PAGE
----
Irish Blood, English Art

at | 6 Replies

goldendiscs-1-624x388-1

p01br0r7

Last week, in our Friday Golden Discs competition, we asked you who your favourite second-generation Irish artists have been over the years.

To be precise, we asked you to fill in the following blanks:

The greatest example of English-born second generation Irish musical prowess would have to be______________________________________’

At stake was a voucher printed and signed off on to the tune of twenty-five Euro, redeemable at any of Golden Discs’ fourteen locations around the country. The competition was fierce. But there, as ever, can only be one winner.

PMCD with the clincher:

“The greatest example of English-born second generation Irish musical prowess would have to Kevin Rowland of Dexys. Mr Rowland lambasted the stereotype of the Thick Paddy with his first single ‘Dance Stance’: “Never heard about, can’t think about Oscar Wilde and Brendan Behan, Sean O’Casey, George Bernard Shaw. Samuel Beckett, Eugene O’Neill, Edna O’Brien and Lawrence Stern.”

He almost spits out the lyrics in anger – it still sends a shiver up my back 35+ years later. Oh, and his second single ‘Geno’ went to No. 1 and happens to be one of the best songs ever – pop fact! And if all that’s not good enough for ya – the man’s got style!”

Other highlights from the running:

Smith: “The greatest example of English-born second generation Irish musical prowess would have to be John Lydon. Hard to sum up his influence and impact with any soundbite, but this legend firstly under the guise of ‘Johnny Rotten’ with the Sex Pistols was the punk spokesperson for disaffected youth in a time not dissimilar to now in the UK with rising racism and burgeoning neoliberalism. He was both proudly British and Irish and was unafraid to express his views both musically and in person. With PIL, he really found his form and helped to re-shape music with this post-punk brilliance. RISE is a song that encapsulates the man. “Anger is an energy”.”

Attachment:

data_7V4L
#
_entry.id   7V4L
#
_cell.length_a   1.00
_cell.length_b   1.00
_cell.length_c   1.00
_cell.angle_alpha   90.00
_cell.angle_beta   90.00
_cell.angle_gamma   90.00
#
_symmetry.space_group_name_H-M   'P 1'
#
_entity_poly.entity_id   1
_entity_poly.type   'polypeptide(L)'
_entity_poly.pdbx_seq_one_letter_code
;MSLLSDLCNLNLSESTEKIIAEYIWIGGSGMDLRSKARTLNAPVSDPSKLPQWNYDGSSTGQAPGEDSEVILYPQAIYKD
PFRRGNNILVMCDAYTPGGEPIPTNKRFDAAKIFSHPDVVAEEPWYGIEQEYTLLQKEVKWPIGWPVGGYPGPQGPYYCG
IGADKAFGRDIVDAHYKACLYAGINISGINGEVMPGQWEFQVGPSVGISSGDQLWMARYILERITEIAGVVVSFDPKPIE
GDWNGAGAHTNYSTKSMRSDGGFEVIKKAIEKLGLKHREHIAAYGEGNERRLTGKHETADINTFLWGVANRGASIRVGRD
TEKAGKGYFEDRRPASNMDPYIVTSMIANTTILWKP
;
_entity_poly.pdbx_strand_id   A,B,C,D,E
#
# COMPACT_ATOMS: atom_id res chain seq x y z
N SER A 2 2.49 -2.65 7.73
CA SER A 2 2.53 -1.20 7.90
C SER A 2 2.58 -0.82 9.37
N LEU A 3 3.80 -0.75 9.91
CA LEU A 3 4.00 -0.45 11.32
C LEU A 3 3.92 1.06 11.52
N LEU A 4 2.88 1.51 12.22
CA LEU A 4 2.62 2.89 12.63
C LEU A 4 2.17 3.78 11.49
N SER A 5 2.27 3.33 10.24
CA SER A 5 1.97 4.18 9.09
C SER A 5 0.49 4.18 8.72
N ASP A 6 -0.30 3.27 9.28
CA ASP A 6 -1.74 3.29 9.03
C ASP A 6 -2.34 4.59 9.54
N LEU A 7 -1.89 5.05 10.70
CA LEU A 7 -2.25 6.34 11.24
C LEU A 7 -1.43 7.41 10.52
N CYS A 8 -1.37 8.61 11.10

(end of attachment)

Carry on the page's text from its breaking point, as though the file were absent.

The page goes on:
Jamie: “The greatest example of English-born second generation Irish musical prowess is clearly proud Waterford woman Kate Bush (her mother was from the Deise). Have any of these other people (the comments had) mentioned recorded a song with whipping noises and someone going “OOOOH! OOOOH!” like an owl in the background all the way through? No. No they haven’t. I rest my case.”

Penfold: “The greatest example of English-born second generation Irish musical prowess would have to be both Lennon and McCartney. Both embraced this, evident in their post Beatles ventures, with Wings’ Give Ireland back to the Irish, and Lennon/Yoko’s Sunday Bloody Sunday.”

Bertie Blenkinsop: “The greatest example of English-born second generation Irish musical prowess would have to be The Smiths. TOTP, 1983. I first set eyes on Johnny Marr and it was love at first sight. He’s never put a foot wrong since in my eyes, the coolest man alive. His autobiography is a great read and his solo stuff is not half bad either.”

Daisy Chainsaw: “The greatest example of English-born second generation Irish musical prowess would have to be Mary O’Brien who became Dusty Springfield. A sublime voice who brought pathos to and elevated the songs of Bacharach and David to the classics they deserved to be.”

Zena: “The greatest example of English-born second generation Irish musical prowess, would have to be Siobhan Fahey from Bananarama. She was so much more than a pretty face.”

EightersGonnaEight: “The greatest example of English-born second generation Irish musical prowess would have to be Bernard Butler of Suede.”

Golden Discs

6 thoughts on “Irish Blood, English Art

  1. Brother Barnabas

    Fair play, PMcD.

    Have to say, though, never got the Dexy’s thing – just a scruffy Coldplay.

    Reply

Leave a Reply

Your email address will not be published. Required fields are marked *